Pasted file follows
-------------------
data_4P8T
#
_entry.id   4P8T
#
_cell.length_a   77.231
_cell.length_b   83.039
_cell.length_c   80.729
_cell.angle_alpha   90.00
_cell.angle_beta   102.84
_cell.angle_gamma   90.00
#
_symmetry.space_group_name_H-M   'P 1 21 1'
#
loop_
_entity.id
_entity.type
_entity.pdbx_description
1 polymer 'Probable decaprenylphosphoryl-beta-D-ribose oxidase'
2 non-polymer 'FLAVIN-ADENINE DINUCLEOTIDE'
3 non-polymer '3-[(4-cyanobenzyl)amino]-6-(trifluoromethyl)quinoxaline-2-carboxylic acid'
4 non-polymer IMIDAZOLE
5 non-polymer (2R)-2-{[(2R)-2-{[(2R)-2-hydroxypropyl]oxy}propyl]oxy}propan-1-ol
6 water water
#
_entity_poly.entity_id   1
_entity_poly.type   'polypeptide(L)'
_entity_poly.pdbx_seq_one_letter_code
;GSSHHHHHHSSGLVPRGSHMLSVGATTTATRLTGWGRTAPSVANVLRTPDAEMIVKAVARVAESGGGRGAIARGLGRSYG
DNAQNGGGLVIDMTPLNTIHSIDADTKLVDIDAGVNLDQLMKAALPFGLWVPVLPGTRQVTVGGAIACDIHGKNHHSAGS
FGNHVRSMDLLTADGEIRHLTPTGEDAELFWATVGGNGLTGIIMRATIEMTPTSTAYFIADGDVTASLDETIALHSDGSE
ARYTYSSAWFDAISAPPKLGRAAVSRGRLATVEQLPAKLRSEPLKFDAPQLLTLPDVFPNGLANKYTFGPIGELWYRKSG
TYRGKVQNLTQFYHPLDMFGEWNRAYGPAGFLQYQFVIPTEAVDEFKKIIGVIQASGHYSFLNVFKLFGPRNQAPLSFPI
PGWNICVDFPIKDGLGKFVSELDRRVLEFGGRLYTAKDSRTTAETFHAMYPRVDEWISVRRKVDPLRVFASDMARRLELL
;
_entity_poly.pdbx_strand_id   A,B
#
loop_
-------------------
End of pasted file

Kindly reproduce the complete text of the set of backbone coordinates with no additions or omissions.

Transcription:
data_4P8T
#
_entry.id   4P8T
#
_cell.length_a   77.231
_cell.length_b   83.039
_cell.length_c   80.729
_cell.angle_alpha   90.00
_cell.angle_beta   102.84
_cell.angle_gamma   90.00
#
_symmetry.space_group_name_H-M   'P 1 21 1'
#
loop_
_entity.id
_entity.type
_entity.pdbx_description
1 polymer 'Probable decaprenylphosphoryl-beta-D-ribose oxidase'
2 non-polymer 'FLAVIN-ADENINE DINUCLEOTIDE'
3 non-polymer '3-[(4-cyanobenzyl)amino]-6-(trifluoromethyl)quinoxaline-2-carboxylic acid'
4 non-polymer IMIDAZOLE
5 non-polymer (2R)-2-{[(2R)-2-{[(2R)-2-hydroxypropyl]oxy}propyl]oxy}propan-1-ol
6 water water
#
_entity_poly.entity_id   1
_entity_poly.type   'polypeptide(L)'
_entity_poly.pdbx_seq_one_letter_code
;GSSHHHHHHSSGLVPRGSHMLSVGATTTATRLTGWGRTAPSVANVLRTPDAEMIVKAVARVAESGGGRGAIARGLGRSYG
DNAQNGGGLVIDMTPLNTIHSIDADTKLVDIDAGVNLDQLMKAALPFGLWVPVLPGTRQVTVGGAIACDIHGKNHHSAGS
FGNHVRSMDLLTADGEIRHLTPTGEDAELFWATVGGNGLTGIIMRATIEMTPTSTAYFIADGDVTASLDETIALHSDGSE
ARYTYSSAWFDAISAPPKLGRAAVSRGRLATVEQLPAKLRSEPLKFDAPQLLTLPDVFPNGLANKYTFGPIGELWYRKSG
TYRGKVQNLTQFYHPLDMFGEWNRAYGPAGFLQYQFVIPTEAVDEFKKIIGVIQASGHYSFLNVFKLFGPRNQAPLSFPI
PGWNICVDFPIKDGLGKFVSELDRRVLEFGGRLYTAKDSRTTAETFHAMYPRVDEWISVRRKVDPLRVFASDMARRLELL
;
_entity_poly.pdbx_strand_id   A,B
#
loop_